How times have changed. Just five short months after Allergan’s CEO assured investors that the company wouldn’t break up, it’s reportedly weighing options for its women’s health unit.
The Dublin drugmaker has met with advisers about a potential sale, sources told Bloomberg. And if Allergan does sell the business, which would likely draw interest from private equity firms, it could bring in more than $5 billion.
Another option? Sell off the portfolio in parts, just as Teva recently did with its own women's health business. As RBC Capital Markets analyst Randall Stanicky pointed out in a note to clients, the Israeli pharma unloaded those assets quickly and at “attractive valuations.”
“We think that there would be buyers here,” he wrote.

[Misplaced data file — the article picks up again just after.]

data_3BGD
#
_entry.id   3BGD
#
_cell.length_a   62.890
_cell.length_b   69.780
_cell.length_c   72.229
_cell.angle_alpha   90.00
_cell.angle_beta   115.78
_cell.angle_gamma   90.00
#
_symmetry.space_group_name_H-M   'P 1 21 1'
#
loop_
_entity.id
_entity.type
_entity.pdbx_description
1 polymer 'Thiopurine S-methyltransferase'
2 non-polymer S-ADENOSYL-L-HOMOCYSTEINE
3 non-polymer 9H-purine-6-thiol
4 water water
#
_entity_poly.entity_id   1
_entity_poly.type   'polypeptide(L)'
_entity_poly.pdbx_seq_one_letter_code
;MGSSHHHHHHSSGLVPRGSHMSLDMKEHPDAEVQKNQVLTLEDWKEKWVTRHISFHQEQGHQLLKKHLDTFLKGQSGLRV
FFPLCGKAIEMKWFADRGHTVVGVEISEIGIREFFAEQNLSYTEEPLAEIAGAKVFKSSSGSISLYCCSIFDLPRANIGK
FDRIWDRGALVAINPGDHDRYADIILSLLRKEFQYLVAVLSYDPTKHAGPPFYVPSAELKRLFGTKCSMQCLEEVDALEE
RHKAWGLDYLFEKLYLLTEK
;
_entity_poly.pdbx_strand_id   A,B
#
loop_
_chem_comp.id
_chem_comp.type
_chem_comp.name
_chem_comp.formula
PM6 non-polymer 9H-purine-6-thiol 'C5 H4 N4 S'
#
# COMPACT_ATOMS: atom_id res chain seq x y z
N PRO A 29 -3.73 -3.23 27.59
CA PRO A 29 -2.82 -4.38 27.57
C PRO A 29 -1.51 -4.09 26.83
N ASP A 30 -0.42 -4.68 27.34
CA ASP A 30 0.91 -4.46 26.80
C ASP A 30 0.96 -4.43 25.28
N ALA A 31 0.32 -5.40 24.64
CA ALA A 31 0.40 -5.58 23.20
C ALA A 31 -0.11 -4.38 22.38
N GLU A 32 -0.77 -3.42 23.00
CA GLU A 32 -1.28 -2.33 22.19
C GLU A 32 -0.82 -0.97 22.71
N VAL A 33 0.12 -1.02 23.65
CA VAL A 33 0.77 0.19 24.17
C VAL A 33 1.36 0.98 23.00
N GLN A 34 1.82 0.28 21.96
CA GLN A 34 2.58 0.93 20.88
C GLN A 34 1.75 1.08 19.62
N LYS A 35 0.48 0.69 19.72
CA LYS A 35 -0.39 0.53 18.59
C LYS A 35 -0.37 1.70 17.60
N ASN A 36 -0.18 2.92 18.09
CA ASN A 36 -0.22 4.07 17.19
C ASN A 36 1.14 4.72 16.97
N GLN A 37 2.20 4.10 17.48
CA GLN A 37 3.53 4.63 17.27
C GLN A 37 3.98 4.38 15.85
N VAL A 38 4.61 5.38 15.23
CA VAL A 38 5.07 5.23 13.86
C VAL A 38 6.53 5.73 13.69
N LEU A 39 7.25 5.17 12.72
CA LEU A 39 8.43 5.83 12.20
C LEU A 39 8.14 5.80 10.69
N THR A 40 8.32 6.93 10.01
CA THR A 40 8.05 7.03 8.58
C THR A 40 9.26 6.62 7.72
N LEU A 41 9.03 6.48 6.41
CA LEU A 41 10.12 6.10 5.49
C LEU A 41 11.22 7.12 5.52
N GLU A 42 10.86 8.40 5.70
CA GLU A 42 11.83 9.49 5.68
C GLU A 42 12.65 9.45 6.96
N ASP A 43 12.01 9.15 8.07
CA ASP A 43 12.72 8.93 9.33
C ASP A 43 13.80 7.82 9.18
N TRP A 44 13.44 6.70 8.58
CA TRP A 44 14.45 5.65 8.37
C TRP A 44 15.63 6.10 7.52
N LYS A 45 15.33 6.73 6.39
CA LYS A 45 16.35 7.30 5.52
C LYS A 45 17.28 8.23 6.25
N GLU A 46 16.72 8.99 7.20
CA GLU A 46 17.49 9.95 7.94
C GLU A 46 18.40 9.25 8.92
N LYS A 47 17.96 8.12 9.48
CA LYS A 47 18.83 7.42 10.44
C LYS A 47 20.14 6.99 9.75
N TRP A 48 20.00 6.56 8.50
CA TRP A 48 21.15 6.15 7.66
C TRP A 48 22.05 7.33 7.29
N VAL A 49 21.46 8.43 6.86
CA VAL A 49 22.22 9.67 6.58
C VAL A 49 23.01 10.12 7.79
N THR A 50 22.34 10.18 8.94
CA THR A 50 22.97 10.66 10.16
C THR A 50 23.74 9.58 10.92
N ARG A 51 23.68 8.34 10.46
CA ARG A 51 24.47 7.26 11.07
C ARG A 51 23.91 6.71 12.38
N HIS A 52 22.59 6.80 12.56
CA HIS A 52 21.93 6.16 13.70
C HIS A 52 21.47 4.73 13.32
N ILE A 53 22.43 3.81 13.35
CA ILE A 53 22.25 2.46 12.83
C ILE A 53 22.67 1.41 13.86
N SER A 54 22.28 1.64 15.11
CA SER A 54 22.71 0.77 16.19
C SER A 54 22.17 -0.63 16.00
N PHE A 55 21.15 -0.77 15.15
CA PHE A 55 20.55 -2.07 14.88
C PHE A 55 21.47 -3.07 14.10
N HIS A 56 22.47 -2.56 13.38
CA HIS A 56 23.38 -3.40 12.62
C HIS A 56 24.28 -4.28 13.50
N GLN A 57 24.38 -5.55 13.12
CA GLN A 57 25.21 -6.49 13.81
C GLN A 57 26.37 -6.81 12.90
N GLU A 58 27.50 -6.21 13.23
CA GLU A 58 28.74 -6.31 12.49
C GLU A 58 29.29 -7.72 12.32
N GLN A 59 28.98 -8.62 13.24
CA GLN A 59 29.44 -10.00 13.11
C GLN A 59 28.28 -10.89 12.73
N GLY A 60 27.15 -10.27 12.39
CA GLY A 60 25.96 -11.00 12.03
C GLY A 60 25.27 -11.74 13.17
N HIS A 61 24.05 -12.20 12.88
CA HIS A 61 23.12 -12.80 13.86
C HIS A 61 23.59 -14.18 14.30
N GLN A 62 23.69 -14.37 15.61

Speaking of Stanicky, he’s been calling for an Allergan breakup for months—and for a women’s health sale in particular. Back in November, he predicted a transaction could generate $6 billion, although that was before a liver-safety review of uterine fibroids drug Esmya in Europe cast doubt on the med’s future and pushed back an FDA decision date on the product.
The way he sees it, examining options for women’s health “is a logical first step,” for Allergan as it works to lift its badly battered shares.
Initially, Allergan’s management thought it could boost those shares with cost cuts, which it rolled out last year after a Restasis patent decision paved the way for early copycats to the company’s No. 2 seller. But the bad news kept rolling in—complete with word of Mylan's plans for a biosimilar threat to top-selling Botox—forcing Saunders to walk back his previous “no breakup” assurances.
Saunders’ “message was clear that all strategic options are being evaluated,” Stanicky wrote after hearing the skipper speak at a March investor conference, adding that Allergan was taking on the task “with a sense of urgency.”